I'll write a longer review later, but this piece wandered into my RSS list and I had to share.

This book deals an awful lot with the corruption and theft that was an integral part of the Vatican in the mid 17th century. When I was reading this book, I thought, there is no way that there is anything on this scale happening in the modern Vatican. Well, after reading this article, I'm not so sure:

http://www.nybooks.com/blogs/nyrblog/...
Robin
This was a really interesting read. It's well written and creates a vivid picture of Olimpia's character and world. Olimpia is portrayed sometimes sympathetically and sometimes as admirable but also very realistically, warts and all.

It seems to be very well researched. But I did notice one error on a date. I'm pretty sure it was just a typo. The problem was, the author didn't mention specific names so it was a little difficult to figure out when/what she was talking about. Fortunately, it was no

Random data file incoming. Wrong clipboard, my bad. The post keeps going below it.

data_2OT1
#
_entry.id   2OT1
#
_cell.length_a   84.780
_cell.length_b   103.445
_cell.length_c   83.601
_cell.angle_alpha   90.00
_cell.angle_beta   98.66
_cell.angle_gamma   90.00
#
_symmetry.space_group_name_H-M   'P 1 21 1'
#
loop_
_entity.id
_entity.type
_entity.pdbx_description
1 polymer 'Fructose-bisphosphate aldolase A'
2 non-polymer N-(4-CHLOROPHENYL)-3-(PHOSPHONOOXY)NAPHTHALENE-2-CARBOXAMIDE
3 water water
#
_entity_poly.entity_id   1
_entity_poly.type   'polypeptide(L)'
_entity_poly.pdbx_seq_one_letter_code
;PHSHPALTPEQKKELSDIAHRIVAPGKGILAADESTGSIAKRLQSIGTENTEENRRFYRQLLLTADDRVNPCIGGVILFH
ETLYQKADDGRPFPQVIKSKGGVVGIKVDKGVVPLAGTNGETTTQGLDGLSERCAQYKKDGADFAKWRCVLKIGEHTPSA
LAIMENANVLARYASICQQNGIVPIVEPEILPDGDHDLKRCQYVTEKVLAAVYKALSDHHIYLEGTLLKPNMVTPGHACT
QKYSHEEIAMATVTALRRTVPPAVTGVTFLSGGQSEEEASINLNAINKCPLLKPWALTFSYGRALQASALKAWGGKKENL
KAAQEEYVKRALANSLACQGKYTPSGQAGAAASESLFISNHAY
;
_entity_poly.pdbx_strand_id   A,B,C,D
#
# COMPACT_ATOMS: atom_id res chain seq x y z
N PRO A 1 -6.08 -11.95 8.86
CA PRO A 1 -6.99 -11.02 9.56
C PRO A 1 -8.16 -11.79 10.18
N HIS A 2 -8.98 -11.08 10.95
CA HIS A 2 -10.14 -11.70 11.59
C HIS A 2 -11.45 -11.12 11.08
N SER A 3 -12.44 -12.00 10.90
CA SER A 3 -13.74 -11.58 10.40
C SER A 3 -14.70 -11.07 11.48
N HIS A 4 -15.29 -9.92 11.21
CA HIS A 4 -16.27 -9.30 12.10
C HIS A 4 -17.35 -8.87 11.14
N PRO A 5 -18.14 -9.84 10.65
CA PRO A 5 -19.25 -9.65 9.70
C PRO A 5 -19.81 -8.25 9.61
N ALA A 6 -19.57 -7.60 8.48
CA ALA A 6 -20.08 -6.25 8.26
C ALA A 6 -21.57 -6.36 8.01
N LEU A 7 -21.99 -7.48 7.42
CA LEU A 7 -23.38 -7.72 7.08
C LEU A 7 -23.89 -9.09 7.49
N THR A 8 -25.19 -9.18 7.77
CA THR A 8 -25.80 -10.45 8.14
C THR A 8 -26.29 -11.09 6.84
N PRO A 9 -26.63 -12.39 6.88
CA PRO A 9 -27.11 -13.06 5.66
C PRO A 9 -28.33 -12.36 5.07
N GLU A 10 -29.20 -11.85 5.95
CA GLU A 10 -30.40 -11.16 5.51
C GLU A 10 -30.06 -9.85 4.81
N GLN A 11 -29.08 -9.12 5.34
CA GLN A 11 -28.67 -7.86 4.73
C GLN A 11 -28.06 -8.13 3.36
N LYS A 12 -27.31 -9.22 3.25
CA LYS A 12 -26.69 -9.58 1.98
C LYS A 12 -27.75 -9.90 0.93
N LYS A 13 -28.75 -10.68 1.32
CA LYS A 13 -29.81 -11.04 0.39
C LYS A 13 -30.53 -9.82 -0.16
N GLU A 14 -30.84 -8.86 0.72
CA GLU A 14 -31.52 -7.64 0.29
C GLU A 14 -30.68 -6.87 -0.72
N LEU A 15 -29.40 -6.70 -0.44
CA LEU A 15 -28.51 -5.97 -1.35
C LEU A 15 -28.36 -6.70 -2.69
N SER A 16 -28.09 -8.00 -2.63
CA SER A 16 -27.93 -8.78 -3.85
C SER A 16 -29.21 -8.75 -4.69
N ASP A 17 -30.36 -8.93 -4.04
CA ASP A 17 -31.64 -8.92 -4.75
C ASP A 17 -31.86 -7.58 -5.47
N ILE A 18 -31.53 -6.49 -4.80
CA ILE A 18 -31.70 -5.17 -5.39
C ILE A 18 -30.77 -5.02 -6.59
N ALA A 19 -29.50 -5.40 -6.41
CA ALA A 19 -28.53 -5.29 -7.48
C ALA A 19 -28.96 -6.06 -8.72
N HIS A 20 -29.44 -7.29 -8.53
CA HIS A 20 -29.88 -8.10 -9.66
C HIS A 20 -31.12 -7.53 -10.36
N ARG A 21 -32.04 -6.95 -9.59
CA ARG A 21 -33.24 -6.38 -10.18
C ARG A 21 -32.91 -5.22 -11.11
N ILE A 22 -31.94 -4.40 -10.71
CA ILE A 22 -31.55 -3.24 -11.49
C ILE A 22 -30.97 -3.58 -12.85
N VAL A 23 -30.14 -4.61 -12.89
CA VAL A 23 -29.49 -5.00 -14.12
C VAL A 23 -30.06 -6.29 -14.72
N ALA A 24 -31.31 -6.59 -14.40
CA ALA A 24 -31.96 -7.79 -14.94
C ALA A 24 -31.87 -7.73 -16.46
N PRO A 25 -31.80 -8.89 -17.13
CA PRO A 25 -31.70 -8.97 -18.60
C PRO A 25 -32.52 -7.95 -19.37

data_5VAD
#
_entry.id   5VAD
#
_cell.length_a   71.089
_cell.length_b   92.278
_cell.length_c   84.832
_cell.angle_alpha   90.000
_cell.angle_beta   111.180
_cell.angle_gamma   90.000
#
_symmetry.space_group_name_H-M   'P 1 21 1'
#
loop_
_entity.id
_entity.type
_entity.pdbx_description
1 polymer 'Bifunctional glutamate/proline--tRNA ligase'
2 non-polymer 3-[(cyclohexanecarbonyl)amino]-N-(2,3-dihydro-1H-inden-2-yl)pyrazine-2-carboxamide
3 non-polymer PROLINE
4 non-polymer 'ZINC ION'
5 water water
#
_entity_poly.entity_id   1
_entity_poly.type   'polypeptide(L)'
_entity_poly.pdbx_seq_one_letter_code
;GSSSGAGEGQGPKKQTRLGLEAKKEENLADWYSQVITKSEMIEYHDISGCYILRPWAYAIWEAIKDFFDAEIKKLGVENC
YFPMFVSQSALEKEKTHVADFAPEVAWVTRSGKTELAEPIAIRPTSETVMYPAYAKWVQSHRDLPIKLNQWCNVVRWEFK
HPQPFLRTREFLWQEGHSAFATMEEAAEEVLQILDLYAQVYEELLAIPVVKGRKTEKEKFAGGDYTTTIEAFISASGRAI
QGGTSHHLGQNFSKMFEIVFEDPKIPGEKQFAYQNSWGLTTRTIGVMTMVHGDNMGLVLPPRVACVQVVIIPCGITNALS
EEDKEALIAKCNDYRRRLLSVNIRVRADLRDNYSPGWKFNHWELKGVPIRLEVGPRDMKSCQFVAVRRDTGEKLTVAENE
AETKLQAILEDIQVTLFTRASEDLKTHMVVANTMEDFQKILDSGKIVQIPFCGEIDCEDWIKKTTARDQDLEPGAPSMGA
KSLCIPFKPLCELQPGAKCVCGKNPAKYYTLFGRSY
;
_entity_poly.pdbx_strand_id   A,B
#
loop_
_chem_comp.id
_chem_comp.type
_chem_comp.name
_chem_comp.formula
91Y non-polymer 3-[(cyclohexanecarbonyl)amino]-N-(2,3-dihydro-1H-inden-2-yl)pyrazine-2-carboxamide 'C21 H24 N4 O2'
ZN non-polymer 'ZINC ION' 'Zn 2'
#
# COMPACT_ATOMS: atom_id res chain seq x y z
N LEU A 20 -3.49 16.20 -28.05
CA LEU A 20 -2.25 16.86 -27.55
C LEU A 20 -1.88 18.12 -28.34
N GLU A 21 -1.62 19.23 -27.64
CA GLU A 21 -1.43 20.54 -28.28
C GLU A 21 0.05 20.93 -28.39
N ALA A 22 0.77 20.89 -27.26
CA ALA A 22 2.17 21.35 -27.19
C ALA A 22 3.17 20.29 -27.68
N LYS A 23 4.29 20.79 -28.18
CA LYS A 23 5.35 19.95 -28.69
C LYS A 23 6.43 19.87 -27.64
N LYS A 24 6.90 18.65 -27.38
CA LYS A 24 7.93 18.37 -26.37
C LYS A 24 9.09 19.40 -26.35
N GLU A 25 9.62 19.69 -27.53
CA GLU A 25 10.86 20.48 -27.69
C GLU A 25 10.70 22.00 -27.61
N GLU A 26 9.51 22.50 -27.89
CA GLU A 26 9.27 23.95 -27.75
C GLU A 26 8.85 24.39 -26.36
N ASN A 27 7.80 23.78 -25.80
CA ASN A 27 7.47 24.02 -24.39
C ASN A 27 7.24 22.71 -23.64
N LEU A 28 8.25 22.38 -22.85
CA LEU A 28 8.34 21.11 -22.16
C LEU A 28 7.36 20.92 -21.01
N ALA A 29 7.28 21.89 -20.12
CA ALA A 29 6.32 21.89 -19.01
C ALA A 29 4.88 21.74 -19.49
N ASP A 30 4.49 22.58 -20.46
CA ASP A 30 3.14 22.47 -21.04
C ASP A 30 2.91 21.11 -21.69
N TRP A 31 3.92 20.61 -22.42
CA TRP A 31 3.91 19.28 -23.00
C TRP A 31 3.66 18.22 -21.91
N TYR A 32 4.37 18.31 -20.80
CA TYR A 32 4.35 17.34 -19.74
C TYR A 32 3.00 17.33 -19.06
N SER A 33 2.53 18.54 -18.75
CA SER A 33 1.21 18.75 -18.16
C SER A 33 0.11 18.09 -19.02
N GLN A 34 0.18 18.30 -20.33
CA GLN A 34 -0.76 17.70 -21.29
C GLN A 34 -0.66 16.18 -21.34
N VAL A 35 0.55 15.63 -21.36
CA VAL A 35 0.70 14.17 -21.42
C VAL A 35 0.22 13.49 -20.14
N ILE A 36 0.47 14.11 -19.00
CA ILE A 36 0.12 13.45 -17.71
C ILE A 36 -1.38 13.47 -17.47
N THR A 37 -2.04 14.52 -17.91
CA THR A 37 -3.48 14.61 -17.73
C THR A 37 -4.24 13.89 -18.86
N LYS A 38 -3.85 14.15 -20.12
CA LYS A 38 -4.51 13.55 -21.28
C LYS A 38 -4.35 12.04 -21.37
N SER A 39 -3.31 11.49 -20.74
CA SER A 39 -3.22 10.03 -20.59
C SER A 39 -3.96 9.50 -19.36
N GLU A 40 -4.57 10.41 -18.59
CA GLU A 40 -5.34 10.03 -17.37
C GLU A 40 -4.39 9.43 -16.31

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Linda
I am not sure how to rate this book actually because the title is misleading. Maybe the title should have been: "The True Story of Pope Innocent X and the Vatican". The "true story" was the running of the Vatican than Olimpia Maidalchini which was disappointing. After reading the book, I knew more about Pope Innocent X than Maidalchini and she felt more like Pope's sidekick. Maidalchini's voice is lost in this book.

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New York Times best-seller Eleanor Herman offers a rare combination of skills for a historian – her research is intensely scholarly, yet she writes the story in a colorful, witty manner.

“History is so fascinating that it never has to be presented in a boring way,” she explains. “These were flesh and blood people, just like you and me, facing war and plague, falling in love, living among splendid a
...more
More about Eleanor Herman...